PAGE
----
2020 Pre Season Interview with Liam Ballance
Posted February 7, 2020
VIU Mariners veteran Liam Ballance is gearing up for his final season on the diamond. Liam has long been a centerpiece of the Mariners, and is currently the career leader in 6 different offensive categories. We sat down with Liam to ask him some questions about the 2020 season and his career.
Q: The Mariners are opening the season in Arizona this year. What part of the spring trip do you look forward to the most every year?
A: I always love getting to catch a spring training game. I wish the New York Yankees had their Spring Training facility in Phoenix! But the thing I'm looking forward to the most is playing the game I love. Fall ball is fun and we get a lot of work done in the winter, but nothing beats playing in the sun.
Q: What are you looking forward to the most going into your final season as a Mariner?
A: Being out on the field one last time with my buddies and fighting to win the championship in my final year. Getting to play the game I love is a blessing that I don’t take for granted, but nothing compares to the bonds and friendships I have made in my time here.
Q: What do you see as the strengths of the team this year?
A: We are a really tight knit group. Every year we pull for each other, but this year everyone is working really hard together and it has brought us closer. Another of our major strengths is we have quite a few returners who are coming into their prime as college players. We are solid 1-9, which means we don't need to play hero ball. Everyone is ready to pass it on to the next guy.
Q: What would winning a championship in your final year mean to you?
A: I want to go out on the best note I can. Not just for myself, but for the team, the program, and the city. And getting to party pretty hard after! We have all been working hard to play the best baseball we can this year. We have a good pitching staff and lineup; if we can stay healthy I like our chances.
Q: You currently hold the career records in 6 offensive categories and are top 10 in 12 of the 14. How do you feel about statistically being the best and most consistent hitter in VIU history?
A: It's nice to have success and I am proud of it. It is always nice to get recognized for the hard work and commitment you put in, but none of the individual success is as important as the team’s success.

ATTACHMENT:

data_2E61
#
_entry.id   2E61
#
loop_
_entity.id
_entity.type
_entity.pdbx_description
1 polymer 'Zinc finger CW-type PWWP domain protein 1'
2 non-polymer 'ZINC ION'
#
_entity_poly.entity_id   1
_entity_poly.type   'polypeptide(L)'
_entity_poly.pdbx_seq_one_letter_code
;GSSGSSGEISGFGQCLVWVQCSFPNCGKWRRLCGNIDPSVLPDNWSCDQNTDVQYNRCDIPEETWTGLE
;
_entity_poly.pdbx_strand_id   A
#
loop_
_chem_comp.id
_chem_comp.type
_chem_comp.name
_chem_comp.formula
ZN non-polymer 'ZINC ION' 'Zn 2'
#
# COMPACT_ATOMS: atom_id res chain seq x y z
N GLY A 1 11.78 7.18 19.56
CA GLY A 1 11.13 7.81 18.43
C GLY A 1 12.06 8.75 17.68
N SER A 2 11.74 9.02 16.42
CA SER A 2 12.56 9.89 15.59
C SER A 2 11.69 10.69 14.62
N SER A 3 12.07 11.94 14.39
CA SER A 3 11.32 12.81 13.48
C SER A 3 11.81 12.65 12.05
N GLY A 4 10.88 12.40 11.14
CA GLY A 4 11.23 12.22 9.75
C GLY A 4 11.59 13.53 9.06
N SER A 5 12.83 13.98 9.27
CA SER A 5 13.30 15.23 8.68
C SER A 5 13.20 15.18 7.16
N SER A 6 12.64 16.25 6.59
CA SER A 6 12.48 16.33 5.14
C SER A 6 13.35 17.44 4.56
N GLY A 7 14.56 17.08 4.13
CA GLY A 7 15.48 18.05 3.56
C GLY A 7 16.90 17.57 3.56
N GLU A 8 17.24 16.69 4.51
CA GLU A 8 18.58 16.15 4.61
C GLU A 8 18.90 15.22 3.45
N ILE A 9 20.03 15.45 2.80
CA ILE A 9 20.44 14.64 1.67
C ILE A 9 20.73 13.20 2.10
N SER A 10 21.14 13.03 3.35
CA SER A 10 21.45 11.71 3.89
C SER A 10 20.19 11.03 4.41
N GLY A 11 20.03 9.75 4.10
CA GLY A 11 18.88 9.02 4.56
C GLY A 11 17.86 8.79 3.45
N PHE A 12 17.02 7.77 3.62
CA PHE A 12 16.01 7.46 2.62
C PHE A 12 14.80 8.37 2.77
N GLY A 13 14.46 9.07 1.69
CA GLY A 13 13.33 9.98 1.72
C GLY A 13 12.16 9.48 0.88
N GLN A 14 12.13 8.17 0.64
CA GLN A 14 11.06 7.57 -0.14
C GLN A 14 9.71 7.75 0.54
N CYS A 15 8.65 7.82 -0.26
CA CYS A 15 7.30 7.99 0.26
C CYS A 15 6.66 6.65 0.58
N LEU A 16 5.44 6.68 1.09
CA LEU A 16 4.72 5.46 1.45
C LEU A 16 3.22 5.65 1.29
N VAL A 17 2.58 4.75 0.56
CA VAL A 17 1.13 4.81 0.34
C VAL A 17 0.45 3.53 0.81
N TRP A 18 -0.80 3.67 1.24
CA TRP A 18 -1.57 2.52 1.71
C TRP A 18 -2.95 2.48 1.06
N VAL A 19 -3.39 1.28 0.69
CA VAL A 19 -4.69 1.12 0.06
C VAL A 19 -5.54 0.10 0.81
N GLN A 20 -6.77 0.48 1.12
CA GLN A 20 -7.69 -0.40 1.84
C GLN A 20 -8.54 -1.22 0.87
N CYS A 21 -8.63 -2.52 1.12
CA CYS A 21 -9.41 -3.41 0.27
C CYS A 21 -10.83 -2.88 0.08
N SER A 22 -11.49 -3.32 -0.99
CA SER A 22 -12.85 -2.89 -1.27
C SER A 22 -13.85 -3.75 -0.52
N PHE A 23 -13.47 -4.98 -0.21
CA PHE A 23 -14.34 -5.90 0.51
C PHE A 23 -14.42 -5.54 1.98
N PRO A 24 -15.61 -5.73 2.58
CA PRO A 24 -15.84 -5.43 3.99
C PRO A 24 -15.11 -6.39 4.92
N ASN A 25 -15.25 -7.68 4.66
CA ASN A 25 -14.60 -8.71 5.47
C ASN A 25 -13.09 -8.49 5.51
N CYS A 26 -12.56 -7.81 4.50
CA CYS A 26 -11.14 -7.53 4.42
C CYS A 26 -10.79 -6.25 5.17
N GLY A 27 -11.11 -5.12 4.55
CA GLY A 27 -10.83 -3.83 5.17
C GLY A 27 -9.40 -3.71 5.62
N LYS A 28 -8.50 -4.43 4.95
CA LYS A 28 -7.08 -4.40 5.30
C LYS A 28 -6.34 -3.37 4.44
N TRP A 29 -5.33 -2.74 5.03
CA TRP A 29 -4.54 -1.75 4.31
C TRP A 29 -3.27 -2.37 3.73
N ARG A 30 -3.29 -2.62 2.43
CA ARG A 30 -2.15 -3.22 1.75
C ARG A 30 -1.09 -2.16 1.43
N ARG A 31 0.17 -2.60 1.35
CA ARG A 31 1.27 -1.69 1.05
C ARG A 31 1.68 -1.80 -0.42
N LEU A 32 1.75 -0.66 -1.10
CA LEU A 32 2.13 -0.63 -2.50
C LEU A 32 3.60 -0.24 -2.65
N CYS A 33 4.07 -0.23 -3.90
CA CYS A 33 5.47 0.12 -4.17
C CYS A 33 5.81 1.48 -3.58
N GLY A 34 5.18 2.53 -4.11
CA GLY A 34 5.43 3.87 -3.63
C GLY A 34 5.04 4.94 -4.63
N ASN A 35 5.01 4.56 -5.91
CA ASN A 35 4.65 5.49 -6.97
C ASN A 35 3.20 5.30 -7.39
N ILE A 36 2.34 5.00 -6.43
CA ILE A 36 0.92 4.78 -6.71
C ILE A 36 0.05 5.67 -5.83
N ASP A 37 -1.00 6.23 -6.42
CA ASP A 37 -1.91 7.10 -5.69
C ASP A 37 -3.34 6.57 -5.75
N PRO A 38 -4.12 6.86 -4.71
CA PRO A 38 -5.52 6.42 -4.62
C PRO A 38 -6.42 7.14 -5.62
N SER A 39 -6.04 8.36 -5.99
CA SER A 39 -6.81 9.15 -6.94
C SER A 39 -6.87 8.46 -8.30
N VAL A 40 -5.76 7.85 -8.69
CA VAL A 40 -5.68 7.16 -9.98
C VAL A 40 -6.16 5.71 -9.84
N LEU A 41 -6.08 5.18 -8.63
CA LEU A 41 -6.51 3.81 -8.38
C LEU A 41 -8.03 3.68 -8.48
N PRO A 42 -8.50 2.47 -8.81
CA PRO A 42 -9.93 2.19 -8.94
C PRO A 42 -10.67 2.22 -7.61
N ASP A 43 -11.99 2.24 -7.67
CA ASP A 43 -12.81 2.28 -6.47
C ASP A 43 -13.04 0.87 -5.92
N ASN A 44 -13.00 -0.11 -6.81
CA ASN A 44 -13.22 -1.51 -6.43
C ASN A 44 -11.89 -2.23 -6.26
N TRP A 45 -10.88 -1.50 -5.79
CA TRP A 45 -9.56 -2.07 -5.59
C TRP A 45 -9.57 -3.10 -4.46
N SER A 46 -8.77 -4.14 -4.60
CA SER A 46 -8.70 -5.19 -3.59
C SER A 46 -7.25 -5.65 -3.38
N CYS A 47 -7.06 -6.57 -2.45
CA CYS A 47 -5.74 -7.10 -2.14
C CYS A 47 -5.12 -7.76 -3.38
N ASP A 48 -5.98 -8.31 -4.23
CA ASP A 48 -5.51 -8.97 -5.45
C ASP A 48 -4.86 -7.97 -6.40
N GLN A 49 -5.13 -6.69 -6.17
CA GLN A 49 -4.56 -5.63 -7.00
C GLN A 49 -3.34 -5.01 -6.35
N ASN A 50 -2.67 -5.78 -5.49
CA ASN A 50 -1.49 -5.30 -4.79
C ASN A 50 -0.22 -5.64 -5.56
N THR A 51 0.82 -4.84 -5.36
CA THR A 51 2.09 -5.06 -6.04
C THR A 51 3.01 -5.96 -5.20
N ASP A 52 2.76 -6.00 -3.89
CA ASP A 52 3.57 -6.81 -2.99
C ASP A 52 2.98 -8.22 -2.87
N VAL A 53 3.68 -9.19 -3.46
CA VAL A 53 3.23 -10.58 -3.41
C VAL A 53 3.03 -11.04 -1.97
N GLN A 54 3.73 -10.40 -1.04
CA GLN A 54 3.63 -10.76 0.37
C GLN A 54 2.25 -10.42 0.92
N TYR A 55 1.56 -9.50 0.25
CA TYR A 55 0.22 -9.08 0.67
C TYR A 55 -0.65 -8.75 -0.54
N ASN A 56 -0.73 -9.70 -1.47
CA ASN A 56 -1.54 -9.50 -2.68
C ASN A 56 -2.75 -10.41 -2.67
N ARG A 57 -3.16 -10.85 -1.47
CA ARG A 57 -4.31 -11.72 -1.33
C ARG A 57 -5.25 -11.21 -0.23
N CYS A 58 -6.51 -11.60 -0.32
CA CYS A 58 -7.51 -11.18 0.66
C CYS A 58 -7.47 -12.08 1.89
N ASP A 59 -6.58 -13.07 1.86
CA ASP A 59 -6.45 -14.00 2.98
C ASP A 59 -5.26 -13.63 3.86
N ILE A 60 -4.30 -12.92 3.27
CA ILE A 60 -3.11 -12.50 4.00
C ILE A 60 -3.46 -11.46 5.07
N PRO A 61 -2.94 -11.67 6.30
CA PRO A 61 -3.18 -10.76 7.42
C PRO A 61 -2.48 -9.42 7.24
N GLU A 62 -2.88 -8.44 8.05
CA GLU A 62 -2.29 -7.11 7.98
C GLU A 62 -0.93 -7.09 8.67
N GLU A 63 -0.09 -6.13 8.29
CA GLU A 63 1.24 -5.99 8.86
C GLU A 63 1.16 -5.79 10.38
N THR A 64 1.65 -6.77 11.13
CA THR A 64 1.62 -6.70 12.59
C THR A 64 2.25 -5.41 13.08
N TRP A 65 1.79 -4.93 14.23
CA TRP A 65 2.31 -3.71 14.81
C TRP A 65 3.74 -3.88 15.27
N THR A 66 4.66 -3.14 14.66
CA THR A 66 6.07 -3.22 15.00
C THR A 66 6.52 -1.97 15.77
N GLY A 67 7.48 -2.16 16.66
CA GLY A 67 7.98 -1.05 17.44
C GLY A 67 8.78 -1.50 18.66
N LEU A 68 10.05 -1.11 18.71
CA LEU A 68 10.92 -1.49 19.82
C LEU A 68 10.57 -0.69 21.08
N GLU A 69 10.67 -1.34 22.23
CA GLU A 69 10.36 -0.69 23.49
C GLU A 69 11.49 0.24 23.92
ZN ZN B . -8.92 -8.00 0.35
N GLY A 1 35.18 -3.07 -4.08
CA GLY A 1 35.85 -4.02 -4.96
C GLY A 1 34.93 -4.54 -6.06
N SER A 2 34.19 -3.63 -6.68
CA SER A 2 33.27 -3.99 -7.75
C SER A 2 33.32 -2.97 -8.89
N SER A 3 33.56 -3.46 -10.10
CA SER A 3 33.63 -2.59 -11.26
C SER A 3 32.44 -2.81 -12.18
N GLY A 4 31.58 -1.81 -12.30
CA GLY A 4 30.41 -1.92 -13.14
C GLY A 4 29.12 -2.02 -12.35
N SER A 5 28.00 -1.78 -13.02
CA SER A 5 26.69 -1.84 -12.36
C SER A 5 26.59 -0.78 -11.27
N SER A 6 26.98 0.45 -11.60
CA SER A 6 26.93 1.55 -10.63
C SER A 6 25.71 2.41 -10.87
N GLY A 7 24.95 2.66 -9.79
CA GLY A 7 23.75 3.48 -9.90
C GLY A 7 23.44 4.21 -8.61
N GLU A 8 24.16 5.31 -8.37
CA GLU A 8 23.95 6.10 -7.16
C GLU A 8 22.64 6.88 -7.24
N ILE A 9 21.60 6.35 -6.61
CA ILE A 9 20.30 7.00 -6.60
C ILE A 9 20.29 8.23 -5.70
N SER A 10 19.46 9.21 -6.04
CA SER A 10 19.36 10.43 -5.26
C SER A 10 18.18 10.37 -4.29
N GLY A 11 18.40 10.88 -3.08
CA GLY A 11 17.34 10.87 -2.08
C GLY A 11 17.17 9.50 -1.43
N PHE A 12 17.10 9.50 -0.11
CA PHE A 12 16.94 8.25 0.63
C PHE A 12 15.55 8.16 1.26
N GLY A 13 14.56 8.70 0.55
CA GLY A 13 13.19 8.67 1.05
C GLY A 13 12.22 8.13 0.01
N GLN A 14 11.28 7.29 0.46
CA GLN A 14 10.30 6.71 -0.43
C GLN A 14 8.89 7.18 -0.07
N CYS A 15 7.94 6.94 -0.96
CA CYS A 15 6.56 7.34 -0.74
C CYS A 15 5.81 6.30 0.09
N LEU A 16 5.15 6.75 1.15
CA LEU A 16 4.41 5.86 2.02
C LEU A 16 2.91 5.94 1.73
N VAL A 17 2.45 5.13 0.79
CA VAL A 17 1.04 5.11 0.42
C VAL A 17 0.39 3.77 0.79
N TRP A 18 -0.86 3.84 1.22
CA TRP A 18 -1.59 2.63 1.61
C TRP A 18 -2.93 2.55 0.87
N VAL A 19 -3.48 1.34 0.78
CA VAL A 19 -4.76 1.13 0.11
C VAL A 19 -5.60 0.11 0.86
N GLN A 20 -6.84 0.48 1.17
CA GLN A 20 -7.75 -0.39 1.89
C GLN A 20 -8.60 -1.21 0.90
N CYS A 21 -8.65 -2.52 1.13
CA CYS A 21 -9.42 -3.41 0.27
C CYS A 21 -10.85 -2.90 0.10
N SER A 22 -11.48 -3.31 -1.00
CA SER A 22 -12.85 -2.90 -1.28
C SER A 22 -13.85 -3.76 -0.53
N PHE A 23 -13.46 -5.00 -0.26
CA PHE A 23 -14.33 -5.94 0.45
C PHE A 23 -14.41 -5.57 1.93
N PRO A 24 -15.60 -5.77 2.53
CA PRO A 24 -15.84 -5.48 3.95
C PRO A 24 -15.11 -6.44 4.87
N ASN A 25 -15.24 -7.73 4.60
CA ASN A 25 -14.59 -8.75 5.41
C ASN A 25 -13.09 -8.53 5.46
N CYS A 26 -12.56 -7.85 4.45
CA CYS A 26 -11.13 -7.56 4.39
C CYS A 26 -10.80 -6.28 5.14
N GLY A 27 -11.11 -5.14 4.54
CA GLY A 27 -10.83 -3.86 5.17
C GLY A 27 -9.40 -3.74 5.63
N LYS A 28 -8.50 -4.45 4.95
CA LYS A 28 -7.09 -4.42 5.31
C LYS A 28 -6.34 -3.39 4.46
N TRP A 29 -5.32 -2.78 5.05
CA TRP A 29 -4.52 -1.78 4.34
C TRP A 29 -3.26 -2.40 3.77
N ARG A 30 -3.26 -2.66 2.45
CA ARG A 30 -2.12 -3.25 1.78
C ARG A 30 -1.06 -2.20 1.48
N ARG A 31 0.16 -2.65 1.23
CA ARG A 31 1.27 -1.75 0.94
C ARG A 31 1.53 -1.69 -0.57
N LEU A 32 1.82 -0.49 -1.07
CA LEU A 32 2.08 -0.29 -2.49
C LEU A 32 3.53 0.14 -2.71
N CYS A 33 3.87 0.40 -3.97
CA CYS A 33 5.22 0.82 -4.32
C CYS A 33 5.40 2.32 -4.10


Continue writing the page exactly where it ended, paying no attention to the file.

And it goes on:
Q: The past two years have been good years for the team offensively, setting records in 6 categories. How does it feel to be a part of those groups?
A: It's nice to have success as a group. In 2017 we didn't have much team success. Although it was one of my better years, it wasn't as fun as other years. I would get 2 hits every game, but if we still lost so my success didn’t feel as important. In 2018 guys like Brodan Bydeweg, Lucas Galloway, and other guys had great years and we were able to have success as a group which.
Q: Who are you counting on to help you the most this year?
A: It’s nice to have a freshman like Trent Lawson who can step in and help immediately. We also have returners like Zeke Holt, Dylan Kirby, and Conor Bronson who are due for breakout seasons. They have put in a ton of work, in the weight room as well as the cage. We have always worked hard, but this year is different. We are all putting in more work than ever before and that is giving us confidence going into the season.
Q: What is one of your favorite memories as a Mariner?
A: Winning the Fall World Series my Freshman year. I wasn't picked high so I wanted to do well to prove myself to the team. I remember I made a couple big plays and was a major part of the offense and felt like I established myself as a key part of the team.
Q: In your career as a university baseball player, what lessons have stuck with you the most?
A: How important experience and good leadership are to a team. I was a stud in high school and thought it would just be more of the same in university, but there is a huge difference in the level of ball and the wear and tear of a heavily condensed season. When I first showed up, leaders on the team like Tyson Dyck, Tyler Armstrong, and Tyler Ulrich put me in my place a bit and really showed me how to act as a university baseball player. Now I’m a veteran and I try to follow their example of setting an example through my actions and holding people accountable. The biggest thing is treating people with respect, no matter what their role on the team is. I have taken those lessons with me not only on the team over the years but into the youth camps we do with NMBA.